For many years, society’s beauty standards rarely included black hair and when it did, afro was left out of the picture. Straight hair was and is still the norm. Lupita, along with a few other prominent black women, has made attempts to break the tainted narratives surrounding black hair. A big attempt to buttress the natural movement was made fairly recently by the female cast in the blockbuster Marvel movie, Black Panther. None of the black women in Black Panther had permed hair. They were either bald, natural or wore protective and traditional hairstyles.
Vox explained that Black Panther “is a crucial stamp of validation for black people hunger for the opportunity to celebrate everything from Afrofuturism to the growing natural hair movement that has often been derided in mainstream media.”
Other examples that prove that black women are taking bold steps to change the narrative can be seen a number of major beauty pageants around the world. Outstanding among them was when Davina Bennet, Miss Jamaica 2017, broke the traditional beauty standards for pageantry by gracing the stage with her afro during the 2017 Miss Universe Pageant. She admirably wore out her afro throughout the competition. Everyone was in awe because this was the first time an afro queen won Second Place in the Miss Universe Pageant Competition. Davina Bennett’s decision to wear her afro at the pageant caused many black women around the world to realize that their natural hair is just as beautiful and probably more elegant. Following the numerous #blackgirlmagic tweets during the Miss Universe competition, Ms. Jamaica 2017 started the trend #AFROFRIDAY with motives to empower young girls to embrace their afro.
The natural hair movement is also thriving in Liberia. America has Lupita, Jamaica has Davina and Liberia has Satta Wahab. Ms. Wahab, CEO of Naz Naturals who is one of the finalists of the famous South African Anzisha Prize and a GET Fellow at SMART Liberia, took drastic steps to ensure that Liberian women can feel a sense of pride in wearing their natural hair.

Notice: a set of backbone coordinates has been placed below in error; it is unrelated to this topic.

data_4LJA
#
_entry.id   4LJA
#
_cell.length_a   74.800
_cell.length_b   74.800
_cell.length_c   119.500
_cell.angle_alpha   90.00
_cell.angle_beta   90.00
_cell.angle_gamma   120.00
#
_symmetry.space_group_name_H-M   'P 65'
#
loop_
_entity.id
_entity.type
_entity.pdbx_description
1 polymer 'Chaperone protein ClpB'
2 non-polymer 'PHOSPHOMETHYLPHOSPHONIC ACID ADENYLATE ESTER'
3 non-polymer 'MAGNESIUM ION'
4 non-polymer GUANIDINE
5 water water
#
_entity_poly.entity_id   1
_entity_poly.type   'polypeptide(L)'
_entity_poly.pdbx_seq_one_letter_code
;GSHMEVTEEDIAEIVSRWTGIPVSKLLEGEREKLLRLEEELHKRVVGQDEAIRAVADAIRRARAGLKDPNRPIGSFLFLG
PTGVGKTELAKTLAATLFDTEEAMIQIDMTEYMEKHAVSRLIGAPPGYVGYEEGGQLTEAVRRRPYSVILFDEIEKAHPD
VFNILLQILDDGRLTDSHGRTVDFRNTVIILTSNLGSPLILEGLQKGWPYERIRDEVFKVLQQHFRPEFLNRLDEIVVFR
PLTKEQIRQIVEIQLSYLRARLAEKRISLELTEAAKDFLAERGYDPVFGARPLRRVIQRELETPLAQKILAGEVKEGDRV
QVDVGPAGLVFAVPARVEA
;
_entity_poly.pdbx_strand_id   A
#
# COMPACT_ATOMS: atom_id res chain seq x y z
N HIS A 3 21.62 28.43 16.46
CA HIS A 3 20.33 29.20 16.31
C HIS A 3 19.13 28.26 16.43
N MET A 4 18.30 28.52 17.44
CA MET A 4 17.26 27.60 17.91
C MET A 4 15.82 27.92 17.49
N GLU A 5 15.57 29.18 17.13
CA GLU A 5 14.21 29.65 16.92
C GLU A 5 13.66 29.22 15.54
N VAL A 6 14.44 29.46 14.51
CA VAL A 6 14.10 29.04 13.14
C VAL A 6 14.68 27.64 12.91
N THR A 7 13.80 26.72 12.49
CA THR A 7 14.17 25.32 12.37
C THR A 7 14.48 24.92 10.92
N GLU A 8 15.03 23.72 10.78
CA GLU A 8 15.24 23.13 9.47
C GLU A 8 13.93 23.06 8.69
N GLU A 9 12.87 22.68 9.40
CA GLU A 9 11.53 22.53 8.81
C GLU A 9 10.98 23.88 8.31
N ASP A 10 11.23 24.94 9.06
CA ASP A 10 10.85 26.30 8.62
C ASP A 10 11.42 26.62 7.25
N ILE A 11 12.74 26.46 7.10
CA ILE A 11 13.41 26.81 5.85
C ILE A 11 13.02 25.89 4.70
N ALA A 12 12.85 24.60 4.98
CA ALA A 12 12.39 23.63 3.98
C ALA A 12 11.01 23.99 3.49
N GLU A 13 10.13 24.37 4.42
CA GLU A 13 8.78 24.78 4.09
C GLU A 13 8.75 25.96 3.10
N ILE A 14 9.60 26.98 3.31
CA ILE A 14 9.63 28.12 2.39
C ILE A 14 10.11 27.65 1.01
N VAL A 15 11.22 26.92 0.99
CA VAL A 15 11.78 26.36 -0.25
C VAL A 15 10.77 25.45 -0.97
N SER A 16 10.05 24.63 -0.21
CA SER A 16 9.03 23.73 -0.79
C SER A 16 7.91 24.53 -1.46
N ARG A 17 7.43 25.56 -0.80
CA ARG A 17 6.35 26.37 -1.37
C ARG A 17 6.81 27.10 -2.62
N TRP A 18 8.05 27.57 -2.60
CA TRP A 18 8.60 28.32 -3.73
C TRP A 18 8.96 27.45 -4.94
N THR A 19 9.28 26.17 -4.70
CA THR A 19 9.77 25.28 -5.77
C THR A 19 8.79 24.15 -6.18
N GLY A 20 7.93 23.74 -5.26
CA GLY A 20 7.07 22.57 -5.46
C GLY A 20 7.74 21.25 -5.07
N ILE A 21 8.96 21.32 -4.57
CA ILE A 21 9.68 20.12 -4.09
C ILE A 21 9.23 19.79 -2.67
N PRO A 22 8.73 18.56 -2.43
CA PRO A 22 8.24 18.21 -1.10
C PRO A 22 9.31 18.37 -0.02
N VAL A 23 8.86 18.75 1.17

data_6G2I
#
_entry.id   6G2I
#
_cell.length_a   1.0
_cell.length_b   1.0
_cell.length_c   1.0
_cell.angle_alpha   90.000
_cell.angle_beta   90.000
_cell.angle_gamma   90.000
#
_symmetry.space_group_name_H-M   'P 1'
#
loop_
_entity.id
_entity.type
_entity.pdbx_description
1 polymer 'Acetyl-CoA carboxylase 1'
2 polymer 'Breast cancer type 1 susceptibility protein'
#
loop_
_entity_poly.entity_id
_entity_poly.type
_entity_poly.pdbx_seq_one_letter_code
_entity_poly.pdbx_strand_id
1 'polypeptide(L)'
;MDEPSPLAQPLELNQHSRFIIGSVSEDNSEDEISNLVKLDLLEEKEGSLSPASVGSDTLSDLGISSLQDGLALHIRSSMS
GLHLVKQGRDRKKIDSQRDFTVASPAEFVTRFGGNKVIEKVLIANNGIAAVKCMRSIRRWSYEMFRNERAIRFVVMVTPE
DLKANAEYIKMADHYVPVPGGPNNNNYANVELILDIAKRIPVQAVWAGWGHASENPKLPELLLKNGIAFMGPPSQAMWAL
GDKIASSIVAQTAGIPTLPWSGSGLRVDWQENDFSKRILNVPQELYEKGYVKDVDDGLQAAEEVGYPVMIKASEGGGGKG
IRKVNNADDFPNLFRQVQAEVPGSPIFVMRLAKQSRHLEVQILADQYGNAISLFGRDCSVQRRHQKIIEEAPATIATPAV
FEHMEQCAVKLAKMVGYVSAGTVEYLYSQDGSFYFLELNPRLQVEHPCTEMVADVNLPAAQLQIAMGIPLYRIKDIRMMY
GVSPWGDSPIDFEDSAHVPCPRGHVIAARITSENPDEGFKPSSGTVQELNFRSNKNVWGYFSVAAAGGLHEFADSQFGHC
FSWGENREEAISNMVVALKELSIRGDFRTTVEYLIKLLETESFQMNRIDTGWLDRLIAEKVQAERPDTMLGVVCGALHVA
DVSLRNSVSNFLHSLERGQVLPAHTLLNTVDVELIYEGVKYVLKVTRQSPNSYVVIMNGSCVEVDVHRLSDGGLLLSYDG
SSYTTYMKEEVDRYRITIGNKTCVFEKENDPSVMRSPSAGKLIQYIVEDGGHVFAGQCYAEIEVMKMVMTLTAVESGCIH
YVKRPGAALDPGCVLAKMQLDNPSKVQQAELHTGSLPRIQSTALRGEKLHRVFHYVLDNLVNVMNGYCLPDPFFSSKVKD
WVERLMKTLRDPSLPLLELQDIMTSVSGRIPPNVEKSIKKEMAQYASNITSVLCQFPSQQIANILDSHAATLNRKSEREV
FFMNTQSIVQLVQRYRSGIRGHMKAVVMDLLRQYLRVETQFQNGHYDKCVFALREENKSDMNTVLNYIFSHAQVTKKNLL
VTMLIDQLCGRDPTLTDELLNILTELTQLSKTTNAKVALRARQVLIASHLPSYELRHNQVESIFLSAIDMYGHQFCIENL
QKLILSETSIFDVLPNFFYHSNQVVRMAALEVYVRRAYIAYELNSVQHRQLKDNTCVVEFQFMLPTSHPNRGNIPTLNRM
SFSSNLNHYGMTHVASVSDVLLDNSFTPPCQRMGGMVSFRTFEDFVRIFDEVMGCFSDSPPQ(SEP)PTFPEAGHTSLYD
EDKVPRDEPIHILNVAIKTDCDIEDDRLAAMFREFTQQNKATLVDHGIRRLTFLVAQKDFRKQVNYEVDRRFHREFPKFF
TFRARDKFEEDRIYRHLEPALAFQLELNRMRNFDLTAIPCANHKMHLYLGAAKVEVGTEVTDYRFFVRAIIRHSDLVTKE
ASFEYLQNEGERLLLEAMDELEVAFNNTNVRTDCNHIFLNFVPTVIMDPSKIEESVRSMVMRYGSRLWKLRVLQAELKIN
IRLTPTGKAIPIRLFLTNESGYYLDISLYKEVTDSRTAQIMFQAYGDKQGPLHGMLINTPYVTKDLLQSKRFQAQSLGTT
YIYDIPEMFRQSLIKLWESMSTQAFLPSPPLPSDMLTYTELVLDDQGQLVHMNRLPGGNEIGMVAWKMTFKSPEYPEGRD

The launching of Liberia’s first natural hair product company (Naz Naturals) has significantly contributed to Liberia’s natural hair movement. Naz Naturals brand’s tagline ‘it’s natural, you’re beautiful’ inspires Liberian women to realize that their natural hair is beautiful, elegant, and proper.
To ensure that the inspiration stays vibrant, Satta created Afro Kurl Fest to host various natural hair events in Monrovia for women to celebrate and learn more about their kinks and curls. Satta also recently launched the #LetTheFroGlow campaign purposely to promote Afrocentric hairstyles among Liberian women by providing discounts to her hair products.
Other Liberian women striving to promote and embrace the natural hair movement are Letitia Gibson, Sharon Blah, and Lusinetta Kormon. Ms. Gibson is the proud owner and CEO of Dele’s Natural Hair Clinic, a hair salon dedicated to treating and styling natural black hair. If a natural haired black woman walks into most salons in Liberia, she will be told: “I’m sorry, we don’t do your hair here.” However, even if a salon agrees to work on your hair, they have no clear idea on how to style natural hair; they don’t understand the importance of moisturizing or how the different hair types and textures require different handlings to ensure healthiness in your hair. Ms. Gibson got tired of this narrative and created a solution to this problem. Ms. Blah, on the other hand, started a company called Nappy Nations which designs accessories that are natural hair themed, black, fierce, and unapologetically African with the intention of showing us all that loving your hair, skin, and blackness should be the norm. Last, but certainly not least, Ms. Kormon created one of Liberia’s biggest online platforms, Lib Natural Hair Divas that promotes the Natural Hair Movement by posting Liberian naturalistas who wear their hair black and proud.
With women like these to look up to, we will see a change in the narrative as I do strongly believe that role models matter in the natural hair movement. I am optimistic that in just a few years, many black women will finally reach a milestone of embracing their natural hair and feel confident enough to wear their thick and kinky curls any and everywhere. Like India Arie said, I am not my hair but like me, my hair requires respect, care, and a whole lotta love.
Authored by Suma Massaley